Last week, Maryellen Moreau, creator of Story Grammar Marker®, consulted with two special educators in southern Connecticut about a student with Autism. This particular child’s evaluation recommended Story Grammar Marker® as an intervention. The school hired Maryellen to work with this child’s teachers as well as larger groups of staff in the school to get everyone on board with the SGM® methodology.
During our first session last week, one special educator looked up at Maryellen and with awe in her voice said, “This is just so amazing. It is so simple…yet so, so deep. I know I will be able to do so much with this – with so many different students. How did you EVER think of this?”
The answer to that question is that it happened in the late 1980s while Maryellen, a speech language pathologist, was Curriculum Director at the Curtis Blake Day School in Springfield, MA (a private placement for children with dyslexia and language learning disabilities). One day, while she was co-teaching a writing lesson with third grade children, an eight-year-old boy approached Maryellen with his conventional “beginning, middle and end” story graphic organizer. He looked up at her with tears in his eyes about writing his story and said, “I don’t know what to put in my boxes—I never know what to do with my boxes!” Maryellen felt empathetic and wanted to help him tell his story, as well as to empower other students who she had seen struggle over the years with both oral and written expression.
This was the “Kick-Off” for Maryellen – the consequence of which was that she ultimately invented the Story Grammar Marker®. Her research at the time was focused on the discourse level of language – conversation, narration (stories) and exposition (information text).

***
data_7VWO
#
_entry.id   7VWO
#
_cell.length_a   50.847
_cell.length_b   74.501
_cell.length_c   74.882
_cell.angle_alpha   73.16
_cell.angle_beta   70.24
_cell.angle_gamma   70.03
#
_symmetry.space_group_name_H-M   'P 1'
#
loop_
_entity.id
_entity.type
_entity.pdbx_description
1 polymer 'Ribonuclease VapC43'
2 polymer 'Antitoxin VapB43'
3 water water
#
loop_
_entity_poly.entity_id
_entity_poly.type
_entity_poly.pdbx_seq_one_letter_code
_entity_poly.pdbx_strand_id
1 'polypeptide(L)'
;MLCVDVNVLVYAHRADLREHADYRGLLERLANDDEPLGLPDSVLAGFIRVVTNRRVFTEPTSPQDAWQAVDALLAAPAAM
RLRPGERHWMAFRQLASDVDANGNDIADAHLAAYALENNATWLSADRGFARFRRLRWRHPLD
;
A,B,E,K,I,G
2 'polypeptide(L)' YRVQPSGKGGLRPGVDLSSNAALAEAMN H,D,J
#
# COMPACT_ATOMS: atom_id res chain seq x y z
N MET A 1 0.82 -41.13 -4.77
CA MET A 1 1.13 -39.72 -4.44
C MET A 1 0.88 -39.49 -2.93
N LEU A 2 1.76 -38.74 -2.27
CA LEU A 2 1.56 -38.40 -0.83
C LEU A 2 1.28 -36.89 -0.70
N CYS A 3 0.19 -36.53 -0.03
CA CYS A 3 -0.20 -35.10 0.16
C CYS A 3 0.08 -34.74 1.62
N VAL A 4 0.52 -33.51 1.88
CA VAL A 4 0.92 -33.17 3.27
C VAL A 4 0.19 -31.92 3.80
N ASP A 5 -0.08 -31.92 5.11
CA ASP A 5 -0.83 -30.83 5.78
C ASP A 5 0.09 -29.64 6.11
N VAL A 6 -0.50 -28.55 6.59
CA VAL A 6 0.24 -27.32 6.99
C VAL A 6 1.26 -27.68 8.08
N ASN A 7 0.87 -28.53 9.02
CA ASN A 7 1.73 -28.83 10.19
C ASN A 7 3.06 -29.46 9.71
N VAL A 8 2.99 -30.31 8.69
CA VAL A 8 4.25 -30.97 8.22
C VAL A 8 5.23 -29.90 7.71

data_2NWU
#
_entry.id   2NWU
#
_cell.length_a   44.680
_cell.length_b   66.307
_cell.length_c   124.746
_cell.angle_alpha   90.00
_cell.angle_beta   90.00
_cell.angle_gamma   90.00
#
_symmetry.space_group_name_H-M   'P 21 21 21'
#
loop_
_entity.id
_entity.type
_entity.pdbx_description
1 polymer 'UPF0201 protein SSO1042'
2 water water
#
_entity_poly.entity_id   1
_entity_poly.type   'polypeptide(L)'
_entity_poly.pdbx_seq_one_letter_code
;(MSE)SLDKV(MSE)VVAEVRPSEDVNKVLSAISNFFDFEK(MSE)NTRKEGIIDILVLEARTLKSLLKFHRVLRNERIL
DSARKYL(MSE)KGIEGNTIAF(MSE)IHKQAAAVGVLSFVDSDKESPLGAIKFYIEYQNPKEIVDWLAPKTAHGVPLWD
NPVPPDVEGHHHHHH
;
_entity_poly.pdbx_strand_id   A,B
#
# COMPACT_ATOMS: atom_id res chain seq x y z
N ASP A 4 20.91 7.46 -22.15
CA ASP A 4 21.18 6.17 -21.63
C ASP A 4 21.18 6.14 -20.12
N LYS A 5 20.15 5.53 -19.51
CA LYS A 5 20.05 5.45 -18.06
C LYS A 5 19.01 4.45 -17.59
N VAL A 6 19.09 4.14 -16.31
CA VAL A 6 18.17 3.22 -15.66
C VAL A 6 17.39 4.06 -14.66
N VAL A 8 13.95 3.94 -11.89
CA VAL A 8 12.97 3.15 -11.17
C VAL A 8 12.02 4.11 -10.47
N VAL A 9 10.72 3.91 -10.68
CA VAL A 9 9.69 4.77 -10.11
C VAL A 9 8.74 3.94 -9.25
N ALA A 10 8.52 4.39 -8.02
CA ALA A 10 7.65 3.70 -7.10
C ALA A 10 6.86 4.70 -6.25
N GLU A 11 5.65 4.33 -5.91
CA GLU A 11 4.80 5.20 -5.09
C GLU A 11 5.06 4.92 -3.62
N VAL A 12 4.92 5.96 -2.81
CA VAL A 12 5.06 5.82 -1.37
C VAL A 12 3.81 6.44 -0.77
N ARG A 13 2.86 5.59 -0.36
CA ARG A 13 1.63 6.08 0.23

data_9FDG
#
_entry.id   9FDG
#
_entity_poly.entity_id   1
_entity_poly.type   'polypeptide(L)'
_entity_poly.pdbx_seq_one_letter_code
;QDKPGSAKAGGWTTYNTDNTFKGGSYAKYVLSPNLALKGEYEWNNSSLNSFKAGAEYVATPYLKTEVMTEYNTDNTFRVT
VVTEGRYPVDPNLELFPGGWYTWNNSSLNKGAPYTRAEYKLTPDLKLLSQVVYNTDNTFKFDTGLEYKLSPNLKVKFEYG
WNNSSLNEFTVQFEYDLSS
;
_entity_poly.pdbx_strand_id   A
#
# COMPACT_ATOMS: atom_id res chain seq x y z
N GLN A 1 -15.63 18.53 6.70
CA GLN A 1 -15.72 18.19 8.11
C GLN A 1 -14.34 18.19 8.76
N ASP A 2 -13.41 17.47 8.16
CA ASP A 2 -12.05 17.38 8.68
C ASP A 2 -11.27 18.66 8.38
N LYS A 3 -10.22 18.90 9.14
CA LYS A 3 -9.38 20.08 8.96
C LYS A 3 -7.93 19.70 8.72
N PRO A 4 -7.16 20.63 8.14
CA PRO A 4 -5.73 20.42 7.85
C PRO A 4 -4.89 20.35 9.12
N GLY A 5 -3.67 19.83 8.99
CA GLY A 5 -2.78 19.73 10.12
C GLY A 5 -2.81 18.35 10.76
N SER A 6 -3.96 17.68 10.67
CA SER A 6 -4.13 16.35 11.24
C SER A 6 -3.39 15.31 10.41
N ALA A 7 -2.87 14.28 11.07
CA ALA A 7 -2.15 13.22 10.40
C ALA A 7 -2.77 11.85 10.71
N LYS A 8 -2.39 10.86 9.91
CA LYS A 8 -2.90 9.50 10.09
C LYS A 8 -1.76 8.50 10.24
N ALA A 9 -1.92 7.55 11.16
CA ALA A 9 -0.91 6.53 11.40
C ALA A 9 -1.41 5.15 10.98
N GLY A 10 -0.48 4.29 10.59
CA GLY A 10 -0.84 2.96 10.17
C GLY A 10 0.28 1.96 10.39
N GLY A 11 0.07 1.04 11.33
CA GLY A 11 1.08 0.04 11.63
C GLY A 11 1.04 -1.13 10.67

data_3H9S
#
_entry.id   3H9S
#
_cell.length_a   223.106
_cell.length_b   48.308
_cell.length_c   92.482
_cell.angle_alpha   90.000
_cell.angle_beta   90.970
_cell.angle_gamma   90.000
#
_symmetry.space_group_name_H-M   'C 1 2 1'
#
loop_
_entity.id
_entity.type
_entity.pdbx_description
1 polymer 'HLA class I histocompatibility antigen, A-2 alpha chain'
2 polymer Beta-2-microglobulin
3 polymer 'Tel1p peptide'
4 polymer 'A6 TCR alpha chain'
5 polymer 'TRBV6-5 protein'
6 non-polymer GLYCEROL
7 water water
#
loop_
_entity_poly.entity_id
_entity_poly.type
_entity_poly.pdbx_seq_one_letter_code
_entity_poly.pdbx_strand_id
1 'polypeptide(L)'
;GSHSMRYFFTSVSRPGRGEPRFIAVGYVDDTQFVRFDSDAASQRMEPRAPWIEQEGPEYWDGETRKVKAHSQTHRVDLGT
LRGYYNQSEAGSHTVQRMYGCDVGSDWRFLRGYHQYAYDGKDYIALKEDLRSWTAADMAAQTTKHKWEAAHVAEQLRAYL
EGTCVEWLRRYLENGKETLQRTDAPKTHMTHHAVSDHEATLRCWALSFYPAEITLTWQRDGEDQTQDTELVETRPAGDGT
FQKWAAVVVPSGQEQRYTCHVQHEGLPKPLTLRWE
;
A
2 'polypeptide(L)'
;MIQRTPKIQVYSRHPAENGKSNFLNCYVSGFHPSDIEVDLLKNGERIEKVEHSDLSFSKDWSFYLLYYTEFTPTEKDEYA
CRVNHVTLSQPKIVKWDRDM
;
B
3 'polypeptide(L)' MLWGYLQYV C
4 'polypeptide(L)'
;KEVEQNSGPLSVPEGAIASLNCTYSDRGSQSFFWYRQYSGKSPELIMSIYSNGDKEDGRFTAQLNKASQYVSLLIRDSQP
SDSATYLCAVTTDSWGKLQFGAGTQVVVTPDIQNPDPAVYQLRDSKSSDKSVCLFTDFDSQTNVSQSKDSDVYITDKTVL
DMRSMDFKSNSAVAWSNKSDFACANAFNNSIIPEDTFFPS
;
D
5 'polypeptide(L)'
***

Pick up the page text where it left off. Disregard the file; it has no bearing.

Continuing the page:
Concentrating first on narrative development, she was hopeful that she could help this 8-year-old student and she planned to combine her research and experience to do so. Reading Carol Westby’s research and being inspired by this young student bolstered Maryellen’s resolve to help children to communicate stories, since they are essential to school and in life. Maryellen’s favorite Westby quote states:
The other areas of Maryellen’s research revolved around “story grammar” (narrative structure):
Several researchers had covered answers to these questions. Stein and Glenn (1979) defined “story grammar” as the setting and the episode of a story. Merritt & Lyles (1987) reported that students’ knowledge of this narrative structure, “story grammar,” allows him or her to predict the overall flow of stories which assists in comprehension and provides a structure for writing. Applebee (1978) fleshed out the stages of narrative development and subsequently other researchers added to this body of research. Peterson & McCabe (1983) coined the term “story sparkle” which includes elaborated noun phrases, linguistic verbs, mental state verbs, adverbs and conjunctions; all of which are the literate language features that make up the story.